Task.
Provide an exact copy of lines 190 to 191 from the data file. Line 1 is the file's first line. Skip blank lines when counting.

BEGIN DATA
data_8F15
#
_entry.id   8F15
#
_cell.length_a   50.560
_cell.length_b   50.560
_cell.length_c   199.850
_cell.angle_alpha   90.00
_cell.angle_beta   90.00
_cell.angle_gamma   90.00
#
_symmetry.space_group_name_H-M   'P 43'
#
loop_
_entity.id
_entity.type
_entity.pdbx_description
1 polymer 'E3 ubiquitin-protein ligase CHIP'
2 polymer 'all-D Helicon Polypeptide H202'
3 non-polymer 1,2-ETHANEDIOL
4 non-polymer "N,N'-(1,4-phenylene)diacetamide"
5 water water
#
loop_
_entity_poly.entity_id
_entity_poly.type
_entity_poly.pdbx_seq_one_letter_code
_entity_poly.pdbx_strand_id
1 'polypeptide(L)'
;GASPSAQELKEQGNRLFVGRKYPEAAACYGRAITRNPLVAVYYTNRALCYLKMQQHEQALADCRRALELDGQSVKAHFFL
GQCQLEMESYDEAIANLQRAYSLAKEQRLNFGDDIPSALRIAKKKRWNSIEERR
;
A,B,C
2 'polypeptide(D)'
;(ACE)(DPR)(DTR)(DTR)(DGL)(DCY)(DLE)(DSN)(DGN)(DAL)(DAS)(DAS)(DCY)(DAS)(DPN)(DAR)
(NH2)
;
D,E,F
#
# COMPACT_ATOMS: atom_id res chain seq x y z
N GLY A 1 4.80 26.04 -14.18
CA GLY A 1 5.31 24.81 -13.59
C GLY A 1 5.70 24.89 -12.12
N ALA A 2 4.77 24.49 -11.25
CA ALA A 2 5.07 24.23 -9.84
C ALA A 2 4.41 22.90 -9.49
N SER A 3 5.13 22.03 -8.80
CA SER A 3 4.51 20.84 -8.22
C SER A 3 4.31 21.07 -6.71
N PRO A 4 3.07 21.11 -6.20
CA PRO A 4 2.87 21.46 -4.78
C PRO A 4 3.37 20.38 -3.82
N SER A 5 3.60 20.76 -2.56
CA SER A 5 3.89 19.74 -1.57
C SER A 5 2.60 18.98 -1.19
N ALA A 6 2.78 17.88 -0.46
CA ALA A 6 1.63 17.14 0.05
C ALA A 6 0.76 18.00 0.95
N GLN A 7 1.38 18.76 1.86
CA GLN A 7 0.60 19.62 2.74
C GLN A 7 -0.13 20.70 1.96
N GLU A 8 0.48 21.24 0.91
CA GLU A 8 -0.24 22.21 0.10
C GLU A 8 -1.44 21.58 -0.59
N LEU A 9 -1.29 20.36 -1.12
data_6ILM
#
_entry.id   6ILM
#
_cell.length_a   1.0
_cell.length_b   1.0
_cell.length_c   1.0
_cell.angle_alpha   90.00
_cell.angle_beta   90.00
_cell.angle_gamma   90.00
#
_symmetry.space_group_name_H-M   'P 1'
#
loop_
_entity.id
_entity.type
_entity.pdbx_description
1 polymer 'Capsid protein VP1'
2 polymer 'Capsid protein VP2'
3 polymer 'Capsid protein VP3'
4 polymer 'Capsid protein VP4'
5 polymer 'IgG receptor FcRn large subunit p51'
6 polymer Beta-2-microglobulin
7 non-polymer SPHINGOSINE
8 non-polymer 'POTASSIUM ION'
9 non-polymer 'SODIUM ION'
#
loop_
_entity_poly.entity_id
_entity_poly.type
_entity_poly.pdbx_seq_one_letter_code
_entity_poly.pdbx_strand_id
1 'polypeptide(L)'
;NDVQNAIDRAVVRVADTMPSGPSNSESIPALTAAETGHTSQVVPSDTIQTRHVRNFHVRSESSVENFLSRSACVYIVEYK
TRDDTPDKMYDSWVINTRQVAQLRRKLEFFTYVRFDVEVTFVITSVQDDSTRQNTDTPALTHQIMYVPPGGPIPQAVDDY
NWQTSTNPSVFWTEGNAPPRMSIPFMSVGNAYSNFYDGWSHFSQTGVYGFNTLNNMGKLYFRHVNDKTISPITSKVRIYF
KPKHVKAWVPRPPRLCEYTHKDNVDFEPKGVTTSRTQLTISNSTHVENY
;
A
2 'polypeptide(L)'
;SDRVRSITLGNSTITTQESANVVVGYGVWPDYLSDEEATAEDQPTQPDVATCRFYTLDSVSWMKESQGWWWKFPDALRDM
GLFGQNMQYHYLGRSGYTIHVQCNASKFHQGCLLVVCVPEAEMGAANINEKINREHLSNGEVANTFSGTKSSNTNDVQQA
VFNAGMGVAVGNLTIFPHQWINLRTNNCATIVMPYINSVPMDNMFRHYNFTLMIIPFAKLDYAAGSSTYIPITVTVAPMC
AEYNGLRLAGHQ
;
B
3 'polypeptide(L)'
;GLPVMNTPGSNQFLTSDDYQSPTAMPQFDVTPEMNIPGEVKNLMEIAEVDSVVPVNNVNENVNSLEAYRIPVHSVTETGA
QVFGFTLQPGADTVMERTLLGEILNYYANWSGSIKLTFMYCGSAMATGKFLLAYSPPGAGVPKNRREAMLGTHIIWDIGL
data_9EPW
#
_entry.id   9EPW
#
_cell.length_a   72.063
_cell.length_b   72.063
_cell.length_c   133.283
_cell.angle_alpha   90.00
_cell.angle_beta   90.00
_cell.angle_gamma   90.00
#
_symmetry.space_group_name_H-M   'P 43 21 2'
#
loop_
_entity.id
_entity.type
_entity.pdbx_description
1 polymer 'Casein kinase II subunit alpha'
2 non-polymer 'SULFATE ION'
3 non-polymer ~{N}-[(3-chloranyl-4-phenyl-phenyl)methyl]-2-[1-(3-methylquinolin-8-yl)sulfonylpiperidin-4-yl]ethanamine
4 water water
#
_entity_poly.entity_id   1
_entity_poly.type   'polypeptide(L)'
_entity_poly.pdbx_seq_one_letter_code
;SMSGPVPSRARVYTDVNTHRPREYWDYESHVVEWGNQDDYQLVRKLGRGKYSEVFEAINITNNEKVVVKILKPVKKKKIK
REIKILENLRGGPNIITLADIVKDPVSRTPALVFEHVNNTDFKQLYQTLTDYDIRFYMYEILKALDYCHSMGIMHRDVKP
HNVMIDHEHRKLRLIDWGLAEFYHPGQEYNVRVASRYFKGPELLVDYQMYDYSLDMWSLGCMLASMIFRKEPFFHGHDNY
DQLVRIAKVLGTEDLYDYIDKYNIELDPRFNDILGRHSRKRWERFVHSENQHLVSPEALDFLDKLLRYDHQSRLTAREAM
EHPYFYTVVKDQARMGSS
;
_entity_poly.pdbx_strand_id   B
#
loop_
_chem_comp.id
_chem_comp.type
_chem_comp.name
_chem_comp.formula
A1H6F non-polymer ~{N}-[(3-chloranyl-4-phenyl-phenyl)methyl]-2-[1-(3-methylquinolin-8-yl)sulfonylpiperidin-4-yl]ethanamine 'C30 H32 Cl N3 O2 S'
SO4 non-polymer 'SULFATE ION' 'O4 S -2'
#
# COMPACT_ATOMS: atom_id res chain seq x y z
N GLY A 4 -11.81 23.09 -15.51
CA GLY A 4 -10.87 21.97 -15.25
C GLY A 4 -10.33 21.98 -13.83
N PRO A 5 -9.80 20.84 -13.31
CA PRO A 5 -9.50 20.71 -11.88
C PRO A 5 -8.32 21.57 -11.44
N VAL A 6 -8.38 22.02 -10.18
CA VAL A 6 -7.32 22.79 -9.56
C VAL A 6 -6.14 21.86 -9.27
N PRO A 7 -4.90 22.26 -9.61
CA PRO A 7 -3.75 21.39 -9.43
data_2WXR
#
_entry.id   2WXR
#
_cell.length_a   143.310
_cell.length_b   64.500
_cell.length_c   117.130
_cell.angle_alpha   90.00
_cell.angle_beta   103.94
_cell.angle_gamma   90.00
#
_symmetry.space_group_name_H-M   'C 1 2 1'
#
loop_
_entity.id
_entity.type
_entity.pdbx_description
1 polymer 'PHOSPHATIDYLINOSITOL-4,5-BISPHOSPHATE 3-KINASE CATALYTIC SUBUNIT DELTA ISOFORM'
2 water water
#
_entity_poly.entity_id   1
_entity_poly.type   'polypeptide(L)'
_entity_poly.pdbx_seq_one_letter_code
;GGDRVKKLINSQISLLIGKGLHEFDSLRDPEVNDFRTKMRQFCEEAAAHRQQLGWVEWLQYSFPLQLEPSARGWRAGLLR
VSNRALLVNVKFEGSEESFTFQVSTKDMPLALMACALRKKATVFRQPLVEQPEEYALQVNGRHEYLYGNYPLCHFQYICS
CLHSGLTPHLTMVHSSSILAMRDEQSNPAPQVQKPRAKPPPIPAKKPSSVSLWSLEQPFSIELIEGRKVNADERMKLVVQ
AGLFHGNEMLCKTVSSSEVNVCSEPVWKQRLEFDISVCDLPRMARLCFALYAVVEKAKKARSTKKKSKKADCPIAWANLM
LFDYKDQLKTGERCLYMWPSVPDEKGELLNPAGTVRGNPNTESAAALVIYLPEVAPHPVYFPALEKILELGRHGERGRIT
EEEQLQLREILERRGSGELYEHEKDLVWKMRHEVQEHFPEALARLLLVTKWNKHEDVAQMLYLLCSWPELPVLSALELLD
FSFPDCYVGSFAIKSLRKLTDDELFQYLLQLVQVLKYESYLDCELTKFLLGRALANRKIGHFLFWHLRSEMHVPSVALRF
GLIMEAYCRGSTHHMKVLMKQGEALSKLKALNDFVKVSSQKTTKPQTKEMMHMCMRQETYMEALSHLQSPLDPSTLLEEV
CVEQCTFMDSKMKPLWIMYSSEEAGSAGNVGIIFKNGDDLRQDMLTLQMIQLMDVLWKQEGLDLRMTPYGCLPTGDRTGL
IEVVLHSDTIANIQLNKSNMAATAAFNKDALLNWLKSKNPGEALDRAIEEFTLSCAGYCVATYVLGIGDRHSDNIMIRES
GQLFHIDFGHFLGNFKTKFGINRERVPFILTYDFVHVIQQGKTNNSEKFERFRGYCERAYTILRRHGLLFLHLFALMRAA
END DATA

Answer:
_entity_poly.pdbx_seq_one_letter_code
;GGDRVKKLINSQISLLIGKGLHEFDSLRDPEVNDFRTKMRQFCEEAAAHRQQLGWVEWLQYSFPLQLEPSARGWRAGLLR